Is there a limit to your happiness, an upper limit, that is?

You may already be quite a happy and fulfilled individual or so you think. You may have just completed your hard-earned university degree or you may have a good job and a relationship with someone that seems to go well, and your health is ok. What else would one need?

But are you truly happy? If you look deep inside yourself, do you possess the kind of happiness that truly counts? The happiness that you have, is it lasting and is it immune to the vagaries of life? Few of us would readily answer in the affirmative. For it is no secret that health may deteriorate, relationships may sour, a good job may not last or may become a drag depending who one works with, while a university degree is simply a piece of paper that may not count for much depending on whom you show it to.

If one were to define true – and let it be at this stage purely hypothetical – happiness, where would one start?

For one, such happiness should not depend on outer circumstances. It would be unfortunate if real happiness had to depend on a statistically very improbable confluence of a myriad of events, which one has little say over and which would need to fit perfectly each person’s situation. How cruel would it be of nature to have created a human being without endowing him or her with a self-contained source of happiness?

Therefore, one characteristic of true happiness is that it should be originating inside oneself. Perhaps, such happiness should also be always available and accessible at one’s sweet will. What is the point of owning a well, but not being able to drink freely from it?

Which brings us to the next criteria – happiness should be such that it can be shared with others. Owning a well and being able to drink from it is good. Being able to share the well with others and thus give them the joy of drinking from it is the best. Sharing is a joyous moment not only for the receiver, but also for the giver, thus further adding to the happiness that one already has.

Importantly, happiness should be available in abundant, if not unlimited, supply. Not only such boundless supply should provide for personal needs which at times may be quite demanding, but it should also allow for unconstrained sharing with others. True, happiness is positively contagious in its own right, but it is more appreciated when shared deliberately and enthusiastically.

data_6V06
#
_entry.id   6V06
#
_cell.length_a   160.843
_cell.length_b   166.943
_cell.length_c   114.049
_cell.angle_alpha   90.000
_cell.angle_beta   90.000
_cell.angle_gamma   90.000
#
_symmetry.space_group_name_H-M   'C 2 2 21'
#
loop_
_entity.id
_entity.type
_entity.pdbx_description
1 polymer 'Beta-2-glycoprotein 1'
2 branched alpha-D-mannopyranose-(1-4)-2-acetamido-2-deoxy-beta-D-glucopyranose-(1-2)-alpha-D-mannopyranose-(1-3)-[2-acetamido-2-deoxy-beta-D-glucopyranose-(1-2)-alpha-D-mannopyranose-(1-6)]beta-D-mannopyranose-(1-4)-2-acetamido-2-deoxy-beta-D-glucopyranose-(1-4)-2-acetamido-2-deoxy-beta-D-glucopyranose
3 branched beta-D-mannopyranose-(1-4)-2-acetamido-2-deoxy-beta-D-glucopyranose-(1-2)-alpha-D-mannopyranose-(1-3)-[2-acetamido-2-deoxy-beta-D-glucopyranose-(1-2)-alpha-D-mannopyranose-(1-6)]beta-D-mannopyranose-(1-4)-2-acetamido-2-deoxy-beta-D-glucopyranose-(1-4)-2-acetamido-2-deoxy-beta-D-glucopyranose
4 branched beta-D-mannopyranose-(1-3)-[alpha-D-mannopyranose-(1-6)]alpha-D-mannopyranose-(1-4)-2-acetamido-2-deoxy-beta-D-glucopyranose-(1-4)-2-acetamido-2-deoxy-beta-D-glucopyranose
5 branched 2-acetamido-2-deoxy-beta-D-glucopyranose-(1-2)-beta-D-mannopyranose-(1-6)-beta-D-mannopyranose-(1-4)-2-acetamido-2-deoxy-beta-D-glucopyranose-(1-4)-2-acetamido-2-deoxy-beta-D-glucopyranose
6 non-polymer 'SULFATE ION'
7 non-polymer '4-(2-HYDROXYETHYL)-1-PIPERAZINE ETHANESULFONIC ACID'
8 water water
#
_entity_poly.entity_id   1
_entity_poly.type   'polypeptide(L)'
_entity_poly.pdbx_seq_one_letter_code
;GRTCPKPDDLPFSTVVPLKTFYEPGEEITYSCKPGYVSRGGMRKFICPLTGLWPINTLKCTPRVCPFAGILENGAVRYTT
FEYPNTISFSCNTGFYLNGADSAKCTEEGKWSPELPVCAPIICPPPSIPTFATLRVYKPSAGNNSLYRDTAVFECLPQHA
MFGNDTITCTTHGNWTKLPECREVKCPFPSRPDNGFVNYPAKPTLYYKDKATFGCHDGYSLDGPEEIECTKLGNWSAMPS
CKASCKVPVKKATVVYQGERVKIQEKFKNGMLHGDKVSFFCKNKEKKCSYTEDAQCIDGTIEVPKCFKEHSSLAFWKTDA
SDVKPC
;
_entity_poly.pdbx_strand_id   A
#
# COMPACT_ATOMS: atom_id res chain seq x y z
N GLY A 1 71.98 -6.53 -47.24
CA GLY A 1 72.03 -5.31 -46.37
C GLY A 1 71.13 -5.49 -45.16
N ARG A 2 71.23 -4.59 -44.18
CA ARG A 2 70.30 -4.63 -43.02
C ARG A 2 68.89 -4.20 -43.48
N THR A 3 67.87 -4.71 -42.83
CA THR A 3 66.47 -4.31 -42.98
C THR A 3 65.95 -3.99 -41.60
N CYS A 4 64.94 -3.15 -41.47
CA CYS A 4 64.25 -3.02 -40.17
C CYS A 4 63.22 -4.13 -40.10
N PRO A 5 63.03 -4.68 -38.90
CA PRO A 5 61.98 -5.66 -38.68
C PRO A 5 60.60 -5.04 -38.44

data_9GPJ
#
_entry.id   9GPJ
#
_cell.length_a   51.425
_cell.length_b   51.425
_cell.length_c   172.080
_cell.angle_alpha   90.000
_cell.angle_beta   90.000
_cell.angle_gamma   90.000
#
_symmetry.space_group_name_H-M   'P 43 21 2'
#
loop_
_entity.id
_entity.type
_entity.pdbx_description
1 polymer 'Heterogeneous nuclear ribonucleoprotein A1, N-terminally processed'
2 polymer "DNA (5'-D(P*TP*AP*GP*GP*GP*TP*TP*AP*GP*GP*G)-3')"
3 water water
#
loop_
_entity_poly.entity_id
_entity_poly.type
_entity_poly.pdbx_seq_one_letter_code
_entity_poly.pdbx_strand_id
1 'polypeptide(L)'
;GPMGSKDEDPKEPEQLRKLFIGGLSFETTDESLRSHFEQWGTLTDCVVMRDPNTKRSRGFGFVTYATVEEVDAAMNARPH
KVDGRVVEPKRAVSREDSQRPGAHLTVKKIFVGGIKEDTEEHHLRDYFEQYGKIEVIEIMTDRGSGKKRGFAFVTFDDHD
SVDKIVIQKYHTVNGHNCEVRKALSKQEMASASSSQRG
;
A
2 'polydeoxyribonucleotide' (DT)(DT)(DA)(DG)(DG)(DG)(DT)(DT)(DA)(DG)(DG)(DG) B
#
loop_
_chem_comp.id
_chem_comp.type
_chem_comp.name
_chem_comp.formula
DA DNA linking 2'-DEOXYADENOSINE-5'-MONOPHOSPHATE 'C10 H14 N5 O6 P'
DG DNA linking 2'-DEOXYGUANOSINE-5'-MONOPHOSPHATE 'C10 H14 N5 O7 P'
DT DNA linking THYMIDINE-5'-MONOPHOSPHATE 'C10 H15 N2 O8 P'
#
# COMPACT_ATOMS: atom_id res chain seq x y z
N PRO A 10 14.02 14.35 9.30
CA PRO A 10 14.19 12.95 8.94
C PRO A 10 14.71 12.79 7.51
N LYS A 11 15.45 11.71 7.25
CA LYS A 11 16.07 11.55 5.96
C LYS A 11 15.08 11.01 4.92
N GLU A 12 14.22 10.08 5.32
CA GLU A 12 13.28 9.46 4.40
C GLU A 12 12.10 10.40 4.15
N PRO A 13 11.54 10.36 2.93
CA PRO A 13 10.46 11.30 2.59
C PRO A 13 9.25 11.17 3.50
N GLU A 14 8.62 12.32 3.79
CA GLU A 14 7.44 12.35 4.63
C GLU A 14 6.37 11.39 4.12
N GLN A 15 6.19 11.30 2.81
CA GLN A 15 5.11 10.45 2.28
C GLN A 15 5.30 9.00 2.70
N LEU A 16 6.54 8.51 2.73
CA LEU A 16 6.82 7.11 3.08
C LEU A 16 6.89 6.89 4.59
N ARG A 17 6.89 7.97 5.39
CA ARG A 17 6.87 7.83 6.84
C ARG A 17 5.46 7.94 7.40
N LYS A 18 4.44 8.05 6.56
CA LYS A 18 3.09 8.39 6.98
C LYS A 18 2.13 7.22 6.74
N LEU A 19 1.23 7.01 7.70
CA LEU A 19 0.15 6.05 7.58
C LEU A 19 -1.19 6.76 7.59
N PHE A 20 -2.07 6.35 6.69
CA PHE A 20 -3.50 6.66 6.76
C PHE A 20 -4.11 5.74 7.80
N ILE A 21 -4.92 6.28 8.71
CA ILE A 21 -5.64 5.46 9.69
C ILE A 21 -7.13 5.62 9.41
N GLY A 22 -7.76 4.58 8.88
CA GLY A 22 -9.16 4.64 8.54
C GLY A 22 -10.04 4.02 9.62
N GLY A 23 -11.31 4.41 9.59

Perhaps linked to the abundance aspect, true happiness should be enduring. In earthly terms, that would be as lasting as the ocean, the mountains or the stars, but the real definition of true happiness would extend well beyond that.

It would also not be too much to ask if happiness were totally pure, unadulterated by anything else of this world or of the other worlds. Genuine diamonds would come close to describe purity, but may still not live up fully to the definition of ‘pure’ in its purest and strictest form.

Is then search for true happiness an exercise in futility?

In an old spiritual tale, a wealthy farmer once heard from a wondering monk about a mythical river whose river bed was covered in diamonds. The story about the river carrying diamonds so captivated the farmer that he decided to set on a journey to find it. Before leaving, he sold all of his vast lands, cattle and other valuable possessions. He spent all the remaining years of his life criss-crossing the world in search for the fabled diamond river, but in vain – the river was nowhere to be found. In his desperate and excruciating search, he spent his entire fortune. Having reached a very old age and in a state of absolute desperation, he decided to return to his old lands. His intention to return to his roots and the previous source of his now-squandered wealth was marked with just one thought – to die in peace. Tired and mentally worn out, he entered his native countryside and bent over a river to drink from its waters. Lo and behold, the river was full of precious and shining diamonds lying on its bottom.

This tale epitomizes the spiritual search of man, who looks for answers to his existential plight somewhere else but within himself. Meditation reminds us that the source of our happiness, the story’s true diamonds, lies within us. Even if at times we may be distracted to look for them elsewhere, the fabled diamonds continue to be, as they have always been, within our reach. All we need to do is to have faith and turn our gaze within.

Unsurprisingly, the happiness one derives from meditation meets all of the criteria listed earlier. It may not be something one would experience at the very start, but eventually, with time and practice, such true happiness comes within reach, becoming part and parcel of our existence.

In conclusion, let me share a well-guarded secret. True inner happiness can be created and it can be multiplied to such a degree that life’s circumstances soften, change course and align to reflect your own happiness that springs from within. Thanks to meditation, as you become happier within, so you’ll become happier without.

And, of course, to answer the opening question to this article, as you may have already sensed, only the sky is the limit.

 

For more articles on integrating meditation into the present-day lifestyle and for more information on starting a meditation practice of your own, visit www.GenevaMeditation.ch.

 

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